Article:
Wikinews interviews Secure Mobile Networking Lab about iPhone vulnerability in low power mode

From Wikinews, the free news source you can write!
Jump to navigation Jump to search

Thursday, June 2, 2022

You can add an infobox from Category:Infoboxes.

On 12 May 2022, Secure Mobile Networking Lab, TU Darmstadt, Germany published a report of vulnerability in a jailbroken iPhone that allows an attacker to gain control over the device when it is seemingly off. In what is known as low-power mode, some chips of the device continue to run, with the benign intent of supplying users with some limited functionality, such as finding their device and some types of contactless keys.

The low-power mode involves supplying power to the Bluetooth chip, and the researchers showed how this could be misused to add malware to the device. This malware would operate in the low-power mode without switching on the device. The reporters noted jailbroken devices were not common, and majority of consumers did not jailbreak their phones. Furthermore, the researchers pointed out that this attack vector needed more research to evaluate the risk of writing more sophisticated malware that can attack non-jailbroken devices.

Researchers published their modified Broadcom firmware at InternalBlue and Frankenstein repositories.

Interview questions[edit]

Wikinews waves Left.png((WNWikinews waves Right.png)) When did you start looking at the low power mode? What prompted your interest?

Wikinews waves Left.png((WNWikinews waves Right.png)) Is low-power mode common in devices? Which ones have it and which ones don't?

Wikinews waves Left.png((WNWikinews waves Right.png)) Were low-power mode attacks, or discoveries of vulnerability, common previously? Could you please share some examples?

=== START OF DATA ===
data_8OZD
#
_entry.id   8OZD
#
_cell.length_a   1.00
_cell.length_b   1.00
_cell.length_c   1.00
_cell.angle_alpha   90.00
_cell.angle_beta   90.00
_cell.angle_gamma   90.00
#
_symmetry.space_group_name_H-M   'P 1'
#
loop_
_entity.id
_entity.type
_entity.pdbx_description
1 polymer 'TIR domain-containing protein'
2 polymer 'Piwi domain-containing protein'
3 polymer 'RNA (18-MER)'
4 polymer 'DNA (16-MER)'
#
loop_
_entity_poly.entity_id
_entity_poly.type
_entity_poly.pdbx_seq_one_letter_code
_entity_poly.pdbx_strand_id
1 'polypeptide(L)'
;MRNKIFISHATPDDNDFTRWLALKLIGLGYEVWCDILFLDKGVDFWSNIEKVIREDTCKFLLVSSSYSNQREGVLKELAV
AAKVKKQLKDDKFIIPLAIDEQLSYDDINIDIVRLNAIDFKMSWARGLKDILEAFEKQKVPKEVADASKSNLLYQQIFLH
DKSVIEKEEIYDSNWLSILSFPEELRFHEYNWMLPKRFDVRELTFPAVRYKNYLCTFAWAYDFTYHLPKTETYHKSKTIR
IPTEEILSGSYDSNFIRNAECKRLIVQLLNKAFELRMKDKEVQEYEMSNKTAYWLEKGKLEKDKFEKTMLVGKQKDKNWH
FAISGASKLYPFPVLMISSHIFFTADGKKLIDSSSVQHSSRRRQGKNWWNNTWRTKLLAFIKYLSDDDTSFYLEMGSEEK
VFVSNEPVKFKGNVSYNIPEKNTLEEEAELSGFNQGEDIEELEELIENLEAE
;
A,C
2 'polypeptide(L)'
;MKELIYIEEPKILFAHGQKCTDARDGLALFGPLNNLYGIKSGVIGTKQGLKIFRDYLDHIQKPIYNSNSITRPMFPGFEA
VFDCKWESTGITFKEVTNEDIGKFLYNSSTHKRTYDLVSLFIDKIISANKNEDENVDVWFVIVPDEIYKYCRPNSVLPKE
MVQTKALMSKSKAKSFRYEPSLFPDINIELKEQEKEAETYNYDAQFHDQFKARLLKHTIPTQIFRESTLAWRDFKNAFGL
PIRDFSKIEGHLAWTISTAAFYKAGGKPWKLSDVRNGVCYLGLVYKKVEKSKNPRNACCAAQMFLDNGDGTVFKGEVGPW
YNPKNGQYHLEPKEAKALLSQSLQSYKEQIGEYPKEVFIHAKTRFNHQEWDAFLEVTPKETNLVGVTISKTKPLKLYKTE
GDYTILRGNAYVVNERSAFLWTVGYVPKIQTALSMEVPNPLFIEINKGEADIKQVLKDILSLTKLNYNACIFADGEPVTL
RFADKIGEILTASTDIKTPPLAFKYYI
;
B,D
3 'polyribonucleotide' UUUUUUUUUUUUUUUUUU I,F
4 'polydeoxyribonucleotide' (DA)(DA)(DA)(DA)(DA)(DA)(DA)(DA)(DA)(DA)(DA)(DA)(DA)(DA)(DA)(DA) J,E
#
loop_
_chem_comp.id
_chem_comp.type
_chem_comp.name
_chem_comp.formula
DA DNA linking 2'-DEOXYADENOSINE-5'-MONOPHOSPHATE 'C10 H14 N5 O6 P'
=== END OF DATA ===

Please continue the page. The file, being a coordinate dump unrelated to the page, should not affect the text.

Wikinews waves Left.png((WNWikinews waves Right.png)) Is it possible to disable low-power mode in an iPhone completely? If so, how can this be achieved?

Wikinews waves Left.png((WNWikinews waves Right.png)) What iPhone/iOS versions are affected?

Wikinews waves Left.png((WNWikinews waves Right.png)) Do you see any privacy concerns with the device never becoming truly off? Is it possible for the users to "truly power off" the phone via a special combination of keys, or by adjusting their settings?

Wikinews waves Left.png((WNWikinews waves Right.png)) What is your opinion about battery not being removable on some modern smart phones? Do you think this makes them more vulnerable?

Wikinews waves Left.png((WNWikinews waves Right.png)) Has Apple released a fix? For example, does upgrading iPhone software help to resolve this problem?

Wikinews waves Left.png((WNWikinews waves Right.png)) Do you find Apple products contribution to the market improves users' privacy and smartphones' security, or the opposite? What major breakthroughs have major phone or cellular provider companies have contributed towards privacy and security of non-face-to-face communication in your experience? What companies, as an example that you know of, set a good example in this area?

Wikinews waves Left.png((WNWikinews waves Right.png)) Do you see problems with how Apple or another smartphone device or smartphone OS manufacturer tries to control the users? With surveillance from them, or perhaps from cellular networks operators? If so, who are the better players in this area that in your view should set an example to others?

Wikinews waves Left.png((WNWikinews waves Right.png)) Are you also working on analyzing the vulnerability of other devices - iPads or non-Apple devices? Perhaps smartwatches? Do you think their low power mode may pose a similar risk?

Wikinews waves Left.png((WNWikinews waves Right.png)) Do you see this attack venue being utilized to control a car that has contactless keys, or is this uncommon because the device is not jailbroken?


Sources[edit]